Gonsalves dazzles in return to Red Wings

No. 79 overall prospect yields one hit over 7 2/3 scoreless innings

Stephen Gonsalves made five appearances -- four starts -- for Rochester last season. (Louriann Mardo-Zayat/Pawtucket Red Sox)

By Gerard Gilberto / MiLB.com | May 1, 2018 10:49 PM

The Southern League could hardly contain Stephen Gonsalves through the first month of this season. So when the third-ranked Twins prospect returned to the International League, it was no surprise he stood up to the stiff competition.

Gonsalves (1-0) surrendered one hit and faced one over the minimum in 7 2/3 frames as Triple-A Rochester blanked Pawtucket, 2-0, at McCoy Stadium. The No. 79 overall prospect struck out five and walked one, throwing 55 of his 92 pitches for strikes. 

Video: Red Wings' Gonsalves finishes on high note

The lanky left-hander debuted at the Minors' highest level last August and amassed a 1-2 record and a 5.56 ERA over five appearances with the Red Wings. He threw 3 2/3 innings in the Grapefruit League this spring to wrap up an offseason in which he took on a lighter workload.

"I didn't throw as many bullpens as I normally do in the offseason," Gonsalves said. "I kind of wanted my arm to get that extra month of rest."

MLB.com's ninth-ranked left-hander was reassigned to Double-A Chattanooga at the onset of the season and planned, with the team, to return to Triple-A once he felt comfortable. After going 3-0 in April, allowing four runs in four starts spanning 20 1/3 innings, it was easy for the organization to make good on its promise and elevate the San Diego native back to the IL.

"I was excited to get back up with this group of guys and show them what I have and get through my game and pitch and show who I am," Gonsalves said.

Gameday box score

The 23-year-old said he did not have a feel for his breaking pitches Tuesday, but he relied on his fastball and changeup to produce early contact and keep his pitch count manageable.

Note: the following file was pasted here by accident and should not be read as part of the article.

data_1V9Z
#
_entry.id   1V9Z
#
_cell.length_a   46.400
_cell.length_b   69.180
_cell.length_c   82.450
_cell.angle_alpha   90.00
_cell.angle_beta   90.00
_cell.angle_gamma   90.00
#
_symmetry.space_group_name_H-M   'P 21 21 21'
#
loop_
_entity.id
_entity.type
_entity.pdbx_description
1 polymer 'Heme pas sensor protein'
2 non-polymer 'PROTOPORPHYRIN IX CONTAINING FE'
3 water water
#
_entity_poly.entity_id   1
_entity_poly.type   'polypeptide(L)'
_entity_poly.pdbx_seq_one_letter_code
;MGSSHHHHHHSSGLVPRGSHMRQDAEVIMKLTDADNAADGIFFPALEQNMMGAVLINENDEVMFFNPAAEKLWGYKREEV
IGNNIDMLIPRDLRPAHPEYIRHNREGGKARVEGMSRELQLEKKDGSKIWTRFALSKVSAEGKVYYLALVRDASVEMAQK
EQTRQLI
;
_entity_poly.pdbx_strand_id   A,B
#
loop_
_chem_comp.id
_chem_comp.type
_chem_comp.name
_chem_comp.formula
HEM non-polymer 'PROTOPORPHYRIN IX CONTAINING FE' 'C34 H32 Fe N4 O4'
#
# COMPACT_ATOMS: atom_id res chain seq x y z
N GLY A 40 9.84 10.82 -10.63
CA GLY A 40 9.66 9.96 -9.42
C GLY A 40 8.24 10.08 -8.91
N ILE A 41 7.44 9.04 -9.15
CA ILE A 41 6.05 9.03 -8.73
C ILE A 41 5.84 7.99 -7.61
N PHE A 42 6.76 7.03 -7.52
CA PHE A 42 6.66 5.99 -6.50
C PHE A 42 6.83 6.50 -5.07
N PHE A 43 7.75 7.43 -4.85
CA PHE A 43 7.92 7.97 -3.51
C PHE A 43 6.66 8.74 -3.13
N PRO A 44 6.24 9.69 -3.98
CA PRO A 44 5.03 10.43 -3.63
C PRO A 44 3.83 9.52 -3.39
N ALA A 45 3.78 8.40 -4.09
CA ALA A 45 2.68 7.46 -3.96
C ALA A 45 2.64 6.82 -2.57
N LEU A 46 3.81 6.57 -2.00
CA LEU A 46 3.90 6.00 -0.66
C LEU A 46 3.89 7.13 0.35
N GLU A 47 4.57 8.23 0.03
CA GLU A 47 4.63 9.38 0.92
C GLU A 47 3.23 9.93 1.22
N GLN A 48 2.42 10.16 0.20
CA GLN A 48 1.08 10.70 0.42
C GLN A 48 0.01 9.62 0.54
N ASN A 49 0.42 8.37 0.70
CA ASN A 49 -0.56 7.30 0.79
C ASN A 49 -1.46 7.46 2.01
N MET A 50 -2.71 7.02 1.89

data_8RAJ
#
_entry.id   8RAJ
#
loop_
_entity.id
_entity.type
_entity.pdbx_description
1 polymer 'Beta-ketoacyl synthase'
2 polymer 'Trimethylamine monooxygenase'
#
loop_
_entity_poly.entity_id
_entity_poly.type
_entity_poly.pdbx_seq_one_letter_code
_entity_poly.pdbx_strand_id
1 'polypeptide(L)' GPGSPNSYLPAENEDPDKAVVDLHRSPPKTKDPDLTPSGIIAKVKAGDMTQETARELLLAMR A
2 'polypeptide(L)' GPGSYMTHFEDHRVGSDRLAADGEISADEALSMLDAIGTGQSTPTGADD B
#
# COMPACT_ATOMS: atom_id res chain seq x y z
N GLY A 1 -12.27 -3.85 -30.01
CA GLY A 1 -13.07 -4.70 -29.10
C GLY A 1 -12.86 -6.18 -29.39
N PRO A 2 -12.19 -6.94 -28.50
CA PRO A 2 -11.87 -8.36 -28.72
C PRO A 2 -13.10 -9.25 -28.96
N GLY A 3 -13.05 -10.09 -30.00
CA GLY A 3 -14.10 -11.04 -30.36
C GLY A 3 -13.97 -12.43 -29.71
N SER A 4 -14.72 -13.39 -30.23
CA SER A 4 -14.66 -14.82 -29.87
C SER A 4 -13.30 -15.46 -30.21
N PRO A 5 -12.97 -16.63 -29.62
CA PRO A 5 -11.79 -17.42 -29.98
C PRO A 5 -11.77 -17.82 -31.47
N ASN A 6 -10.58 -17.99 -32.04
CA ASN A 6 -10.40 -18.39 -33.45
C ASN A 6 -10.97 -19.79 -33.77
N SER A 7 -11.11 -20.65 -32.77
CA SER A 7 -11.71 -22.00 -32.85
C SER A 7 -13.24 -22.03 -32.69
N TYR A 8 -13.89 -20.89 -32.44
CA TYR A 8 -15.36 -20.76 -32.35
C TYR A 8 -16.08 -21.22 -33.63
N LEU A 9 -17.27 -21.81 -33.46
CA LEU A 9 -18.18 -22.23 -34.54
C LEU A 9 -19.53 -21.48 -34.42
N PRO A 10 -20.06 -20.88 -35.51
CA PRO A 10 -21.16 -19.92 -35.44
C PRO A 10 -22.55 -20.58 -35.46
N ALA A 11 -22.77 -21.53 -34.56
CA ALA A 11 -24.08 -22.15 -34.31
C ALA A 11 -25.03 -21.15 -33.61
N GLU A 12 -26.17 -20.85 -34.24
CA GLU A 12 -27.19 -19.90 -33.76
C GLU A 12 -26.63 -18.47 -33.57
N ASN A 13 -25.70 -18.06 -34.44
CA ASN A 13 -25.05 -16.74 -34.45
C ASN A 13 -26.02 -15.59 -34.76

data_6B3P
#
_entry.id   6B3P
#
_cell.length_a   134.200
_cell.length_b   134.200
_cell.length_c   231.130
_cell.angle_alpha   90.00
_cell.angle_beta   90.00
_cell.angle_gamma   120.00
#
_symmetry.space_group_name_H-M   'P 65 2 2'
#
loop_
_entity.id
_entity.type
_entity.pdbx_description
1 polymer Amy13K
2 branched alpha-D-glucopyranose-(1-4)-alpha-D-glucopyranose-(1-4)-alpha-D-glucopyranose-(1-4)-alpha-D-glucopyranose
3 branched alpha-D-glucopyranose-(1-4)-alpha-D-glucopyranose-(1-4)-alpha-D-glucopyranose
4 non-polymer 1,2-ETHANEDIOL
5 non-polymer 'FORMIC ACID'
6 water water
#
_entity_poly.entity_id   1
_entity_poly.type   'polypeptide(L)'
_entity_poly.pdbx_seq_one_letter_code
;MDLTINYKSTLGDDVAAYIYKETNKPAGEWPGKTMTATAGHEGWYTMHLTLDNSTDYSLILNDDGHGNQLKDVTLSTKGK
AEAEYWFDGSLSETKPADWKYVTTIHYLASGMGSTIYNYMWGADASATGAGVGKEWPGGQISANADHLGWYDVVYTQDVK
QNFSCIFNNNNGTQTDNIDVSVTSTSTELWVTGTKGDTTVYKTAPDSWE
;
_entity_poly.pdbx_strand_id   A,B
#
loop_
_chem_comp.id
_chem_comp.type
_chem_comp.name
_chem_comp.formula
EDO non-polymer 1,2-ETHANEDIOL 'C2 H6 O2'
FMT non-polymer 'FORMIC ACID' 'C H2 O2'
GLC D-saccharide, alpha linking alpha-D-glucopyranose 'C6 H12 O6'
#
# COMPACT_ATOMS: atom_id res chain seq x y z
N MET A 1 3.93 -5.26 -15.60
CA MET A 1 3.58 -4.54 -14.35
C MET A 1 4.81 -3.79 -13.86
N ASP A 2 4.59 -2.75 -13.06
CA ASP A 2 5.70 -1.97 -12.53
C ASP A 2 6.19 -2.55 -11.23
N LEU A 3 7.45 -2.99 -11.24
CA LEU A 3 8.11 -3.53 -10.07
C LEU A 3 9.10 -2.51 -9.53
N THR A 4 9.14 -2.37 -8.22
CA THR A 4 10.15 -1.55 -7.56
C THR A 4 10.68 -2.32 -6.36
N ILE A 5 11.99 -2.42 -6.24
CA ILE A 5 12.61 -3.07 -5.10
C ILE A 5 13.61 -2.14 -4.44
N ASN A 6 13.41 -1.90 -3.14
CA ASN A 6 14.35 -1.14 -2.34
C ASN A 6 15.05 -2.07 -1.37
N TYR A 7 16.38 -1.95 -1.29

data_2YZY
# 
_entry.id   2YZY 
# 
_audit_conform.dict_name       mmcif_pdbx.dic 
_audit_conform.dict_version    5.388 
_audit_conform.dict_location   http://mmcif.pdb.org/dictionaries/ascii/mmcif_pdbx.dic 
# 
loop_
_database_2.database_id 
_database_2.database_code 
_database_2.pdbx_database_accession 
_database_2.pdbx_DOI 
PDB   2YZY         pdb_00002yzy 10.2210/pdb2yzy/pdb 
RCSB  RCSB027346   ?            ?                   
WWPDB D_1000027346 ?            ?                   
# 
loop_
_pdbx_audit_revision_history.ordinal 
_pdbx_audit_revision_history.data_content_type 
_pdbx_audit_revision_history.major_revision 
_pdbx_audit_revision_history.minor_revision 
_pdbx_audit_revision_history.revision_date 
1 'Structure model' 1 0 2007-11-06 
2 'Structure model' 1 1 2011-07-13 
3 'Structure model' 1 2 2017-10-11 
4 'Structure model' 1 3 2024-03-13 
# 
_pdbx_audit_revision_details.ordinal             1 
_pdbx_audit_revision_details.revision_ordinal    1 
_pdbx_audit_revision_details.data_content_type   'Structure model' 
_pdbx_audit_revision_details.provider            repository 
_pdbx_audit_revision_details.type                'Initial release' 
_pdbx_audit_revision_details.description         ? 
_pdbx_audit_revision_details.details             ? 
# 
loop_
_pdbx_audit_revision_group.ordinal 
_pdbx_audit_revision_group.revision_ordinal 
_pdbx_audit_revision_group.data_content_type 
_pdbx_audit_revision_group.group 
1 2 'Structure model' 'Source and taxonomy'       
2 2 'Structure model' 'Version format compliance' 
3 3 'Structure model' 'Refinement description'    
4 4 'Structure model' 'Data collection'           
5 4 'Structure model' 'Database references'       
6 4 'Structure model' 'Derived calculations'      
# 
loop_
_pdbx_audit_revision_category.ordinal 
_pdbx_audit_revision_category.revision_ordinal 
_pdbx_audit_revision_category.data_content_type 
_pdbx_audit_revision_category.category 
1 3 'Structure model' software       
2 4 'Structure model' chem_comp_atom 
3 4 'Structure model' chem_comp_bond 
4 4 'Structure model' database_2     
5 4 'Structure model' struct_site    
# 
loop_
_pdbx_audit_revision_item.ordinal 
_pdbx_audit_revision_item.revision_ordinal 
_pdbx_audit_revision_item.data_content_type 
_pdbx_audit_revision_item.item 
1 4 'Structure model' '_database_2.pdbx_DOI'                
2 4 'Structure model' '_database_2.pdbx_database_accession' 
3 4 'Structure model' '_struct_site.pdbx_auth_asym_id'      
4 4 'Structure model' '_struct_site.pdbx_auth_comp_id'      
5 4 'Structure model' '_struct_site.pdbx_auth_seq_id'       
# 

"I was able to flip in a couple 0-0 curveballs, but when it came to 0-2, I was kind of spiking it and yanking it a little bit," Gonsalves said. "They weren't going to offer a little off the plate. I was just getting lucky with early contact, being able to go 0-1 fastball or 0-1 changeup and get the outs."

The fourth-round selection in the 2013 Draft faced 24 batters and threw 11 first-pitch strikes. Although some were out of the zone, Gonsalves opened counts with purpose pitches that were effective in preventing hitters from getting comfortable in the box.

"I was able to throw fastballs in, off the plate, kind of get their feet moving and then just go with the changeup," he said. "Every pitch, even though there was a lot of balls, there were good purpose pitches behind them that led to early contact."

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The 6-foot-5, 213-pound hurler let up his lone hit to Jordan Betts with one out in the second and Betts was quickly erased when Aneury Tavarez bounced into a 4-3-6-1 double play.

Gonsalves then collected 17 consecutive outs to get into the eighth. He walked Mike Olt on four pitches to start the frame but avoided the quick hook by getting Betts to pop out on the first pitch. That earned the lefty-on-lefty matchup with Tavarez that resulted in a strikeout. 

With the righty-swinging Jeremy Barfield due up for Pawtucket, Rochester manager Joel Skinner opted to bring in Alan Busenitz. The right-hander got the game's last four outs, allowing three hits and striking out three in the ninth to earn his first save and seal the Red Wings' second shutout this season.

Gonsalves' two runs of support came in the fifth. Kennys Vargas, who entered the game as a pinch hitter in the third, belted a solo shot and Twins No. 25 prospect Jake Cave delivered an RBI double. Cave also doubled in the fourth to bring his average to .205.

Both runs came off Red Sox starter Justin Haley (0-4), who yielded seven hits and struck out five. Pawtucket's offense was shut out for the fifth time this season.

Gerard Gilberto is a contributor to MiLB.com. Follow and interact with him on Twitter, @GerardGilberto4. This story was not subject to the approval of the National Association of Professional Baseball Leagues or its clubs.

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